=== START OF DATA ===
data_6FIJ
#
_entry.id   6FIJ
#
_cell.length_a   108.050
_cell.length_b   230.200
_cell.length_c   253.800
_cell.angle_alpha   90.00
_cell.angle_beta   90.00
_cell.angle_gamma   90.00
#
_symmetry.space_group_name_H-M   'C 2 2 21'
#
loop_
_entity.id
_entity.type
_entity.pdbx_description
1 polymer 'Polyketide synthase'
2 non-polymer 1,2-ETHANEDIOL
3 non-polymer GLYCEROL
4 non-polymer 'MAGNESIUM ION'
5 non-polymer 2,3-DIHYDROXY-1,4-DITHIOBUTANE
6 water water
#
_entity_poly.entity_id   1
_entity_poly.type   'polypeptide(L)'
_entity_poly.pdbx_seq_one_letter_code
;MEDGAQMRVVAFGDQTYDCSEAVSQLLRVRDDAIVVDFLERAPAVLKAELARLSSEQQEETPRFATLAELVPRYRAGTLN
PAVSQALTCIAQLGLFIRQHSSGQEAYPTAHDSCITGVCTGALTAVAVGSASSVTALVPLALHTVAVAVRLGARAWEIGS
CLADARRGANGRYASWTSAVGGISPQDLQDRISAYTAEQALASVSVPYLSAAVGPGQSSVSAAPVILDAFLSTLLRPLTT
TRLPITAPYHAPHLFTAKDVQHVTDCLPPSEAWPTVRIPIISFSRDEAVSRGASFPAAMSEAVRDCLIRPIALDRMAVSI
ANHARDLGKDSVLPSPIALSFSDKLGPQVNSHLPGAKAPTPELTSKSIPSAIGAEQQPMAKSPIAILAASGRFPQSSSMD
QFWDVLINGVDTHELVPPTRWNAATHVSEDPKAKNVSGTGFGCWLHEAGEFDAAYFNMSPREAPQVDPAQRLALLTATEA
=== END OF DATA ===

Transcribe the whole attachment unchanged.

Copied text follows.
data_6FIJ
#
_entry.id   6FIJ
#
_cell.length_a   108.050
_cell.length_b   230.200
_cell.length_c   253.800
_cell.angle_alpha   90.00
_cell.angle_beta   90.00
_cell.angle_gamma   90.00
#
_symmetry.space_group_name_H-M   'C 2 2 21'
#
loop_
_entity.id
_entity.type
_entity.pdbx_description
1 polymer 'Polyketide synthase'
2 non-polymer 1,2-ETHANEDIOL
3 non-polymer GLYCEROL
4 non-polymer 'MAGNESIUM ION'
5 non-polymer 2,3-DIHYDROXY-1,4-DITHIOBUTANE
6 water water
#
_entity_poly.entity_id   1
_entity_poly.type   'polypeptide(L)'
_entity_poly.pdbx_seq_one_letter_code
;MEDGAQMRVVAFGDQTYDCSEAVSQLLRVRDDAIVVDFLERAPAVLKAELARLSSEQQEETPRFATLAELVPRYRAGTLN
PAVSQALTCIAQLGLFIRQHSSGQEAYPTAHDSCITGVCTGALTAVAVGSASSVTALVPLALHTVAVAVRLGARAWEIGS
CLADARRGANGRYASWTSAVGGISPQDLQDRISAYTAEQALASVSVPYLSAAVGPGQSSVSAAPVILDAFLSTLLRPLTT
TRLPITAPYHAPHLFTAKDVQHVTDCLPPSEAWPTVRIPIISFSRDEAVSRGASFPAAMSEAVRDCLIRPIALDRMAVSI
ANHARDLGKDSVLPSPIALSFSDKLGPQVNSHLPGAKAPTPELTSKSIPSAIGAEQQPMAKSPIAILAASGRFPQSSSMD
QFWDVLINGVDTHELVPPTRWNAATHVSEDPKAKNVSGTGFGCWLHEAGEFDAAYFNMSPREAPQVDPAQRLALLTATEA